The marketerâ€™s task is to devise marketing activities and assemble fully integrated marketing programs to create, communicate, and deliver value for consumers. The marketing program consists of numerous decisions on value â€“ enhancing marketing activities to use. Marketing activities come in all forms. One traditional depiction of marketing activities is in terms of the marketing mix, which has been defined as the set of marketing tools the firm uses to pursue its marketing objectives. McCarthy classified these tools into four broad groups, which he called the four Ps of marketing: product, price, place, and promotion.
The particular marketing variables under each P are shown. Marketing-mix decisions must be made for influencing the trade channels as well as the final consumers. The company while preparing to reach the trade channels and the target customers comes out with an offering of mix of products, services, and prices utilizing a communication mix of advertising, sales promotion, events and experiences, public relations, direct marketing and personal selling.
The firm can change its price, sales force size, and advertising expenditures in the short run. It can develop new products and modify its distribution channels only in the long run. Thus the firm typically makes fewer period-to-period marketing-mix changes in the short run than the number of marketing-mix decision variables might suggest.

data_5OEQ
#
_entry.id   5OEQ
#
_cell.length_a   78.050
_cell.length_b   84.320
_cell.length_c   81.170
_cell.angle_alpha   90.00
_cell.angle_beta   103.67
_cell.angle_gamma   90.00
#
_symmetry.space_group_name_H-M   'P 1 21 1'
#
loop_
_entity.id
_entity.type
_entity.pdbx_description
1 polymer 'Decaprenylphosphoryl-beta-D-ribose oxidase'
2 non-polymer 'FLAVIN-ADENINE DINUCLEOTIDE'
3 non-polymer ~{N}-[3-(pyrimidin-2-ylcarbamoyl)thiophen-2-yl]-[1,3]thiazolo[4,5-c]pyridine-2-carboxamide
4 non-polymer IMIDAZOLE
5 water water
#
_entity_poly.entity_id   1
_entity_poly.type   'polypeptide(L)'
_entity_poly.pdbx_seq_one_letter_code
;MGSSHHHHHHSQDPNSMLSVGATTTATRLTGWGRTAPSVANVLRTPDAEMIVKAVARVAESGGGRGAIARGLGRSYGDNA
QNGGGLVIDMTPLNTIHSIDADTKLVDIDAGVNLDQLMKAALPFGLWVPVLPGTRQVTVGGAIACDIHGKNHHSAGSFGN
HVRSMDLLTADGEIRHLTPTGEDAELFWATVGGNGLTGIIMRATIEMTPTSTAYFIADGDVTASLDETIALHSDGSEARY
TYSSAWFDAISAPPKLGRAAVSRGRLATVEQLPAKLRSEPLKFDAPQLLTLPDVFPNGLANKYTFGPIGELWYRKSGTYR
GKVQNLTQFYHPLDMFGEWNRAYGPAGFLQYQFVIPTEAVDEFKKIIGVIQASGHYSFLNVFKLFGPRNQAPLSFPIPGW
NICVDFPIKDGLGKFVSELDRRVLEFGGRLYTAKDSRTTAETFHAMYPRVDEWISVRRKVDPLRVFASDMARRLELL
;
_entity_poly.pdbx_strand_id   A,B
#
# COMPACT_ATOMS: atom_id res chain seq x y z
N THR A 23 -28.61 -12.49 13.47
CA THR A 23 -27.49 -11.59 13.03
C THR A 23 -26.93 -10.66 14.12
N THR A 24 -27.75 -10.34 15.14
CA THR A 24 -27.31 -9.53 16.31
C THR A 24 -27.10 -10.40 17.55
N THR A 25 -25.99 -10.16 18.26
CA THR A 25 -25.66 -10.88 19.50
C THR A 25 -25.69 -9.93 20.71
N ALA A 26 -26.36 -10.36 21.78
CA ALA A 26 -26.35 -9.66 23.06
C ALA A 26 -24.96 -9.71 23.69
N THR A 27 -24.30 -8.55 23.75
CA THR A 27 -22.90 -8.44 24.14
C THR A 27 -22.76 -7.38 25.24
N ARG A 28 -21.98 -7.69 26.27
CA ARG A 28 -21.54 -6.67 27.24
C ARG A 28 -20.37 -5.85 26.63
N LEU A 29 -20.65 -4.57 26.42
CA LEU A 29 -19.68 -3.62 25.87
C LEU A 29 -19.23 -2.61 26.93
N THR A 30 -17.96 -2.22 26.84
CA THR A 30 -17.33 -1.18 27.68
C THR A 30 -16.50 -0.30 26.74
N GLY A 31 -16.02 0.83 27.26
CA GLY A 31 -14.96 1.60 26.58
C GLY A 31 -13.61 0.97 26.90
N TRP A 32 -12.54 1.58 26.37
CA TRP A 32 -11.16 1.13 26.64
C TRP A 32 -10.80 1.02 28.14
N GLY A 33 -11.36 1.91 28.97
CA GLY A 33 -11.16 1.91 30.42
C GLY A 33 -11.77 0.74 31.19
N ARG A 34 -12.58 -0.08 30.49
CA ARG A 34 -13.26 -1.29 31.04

The four Ps represent the sellersâ€™ view of the marketing tools available for influencing buyers. From a buyerâ€™s point of view, each marketing tool is designed to deliver a customer benefit. The sellersâ€™ four Ps correspond to the customersâ€™ four Cs.
Four Ps—————————–Four Cs
Winning companies will be those that can meet customer needs economically and conveniently and with effective communication.
Two key themes of integrated marketing are that
1. many different marketing activities are employed to communicate and deliver value and
2. all marketing activities are coordinated to maximize their joint effects
In other words, the design and implementation of any one marketing activity is done with all other activities in mind. Businesses must integrate their system for demand management resource management, and network management.
For example, an integrated communication strategy involves choosing communication options that reinforce and complement each other. A marketer might selectively employ television, radio, and print advertising, public relations and events, and PR and Website communications so that each contributes on its own as well as improves the effectiveness o-f others. Because there was already a buzz for its remake of the cult 1974 film The Texas Chainsaw Massacre, New Line Cinema relied on a combination of both traditional TV ads and trailers, as well as interactive marketing via AOLâ€™s Instant Messenger and â€œbotsâ€? — robot agents â€“ to help spread the word and get teens talking about the film. Their goal was to create a peer-to-peer communication that is, getting teens to do the marketing for them. Integrated channel strategy involves ensuring that direct (e.g. online sales) and indirect channels (e.g. retail sales) work together to maximize sales and brand equity.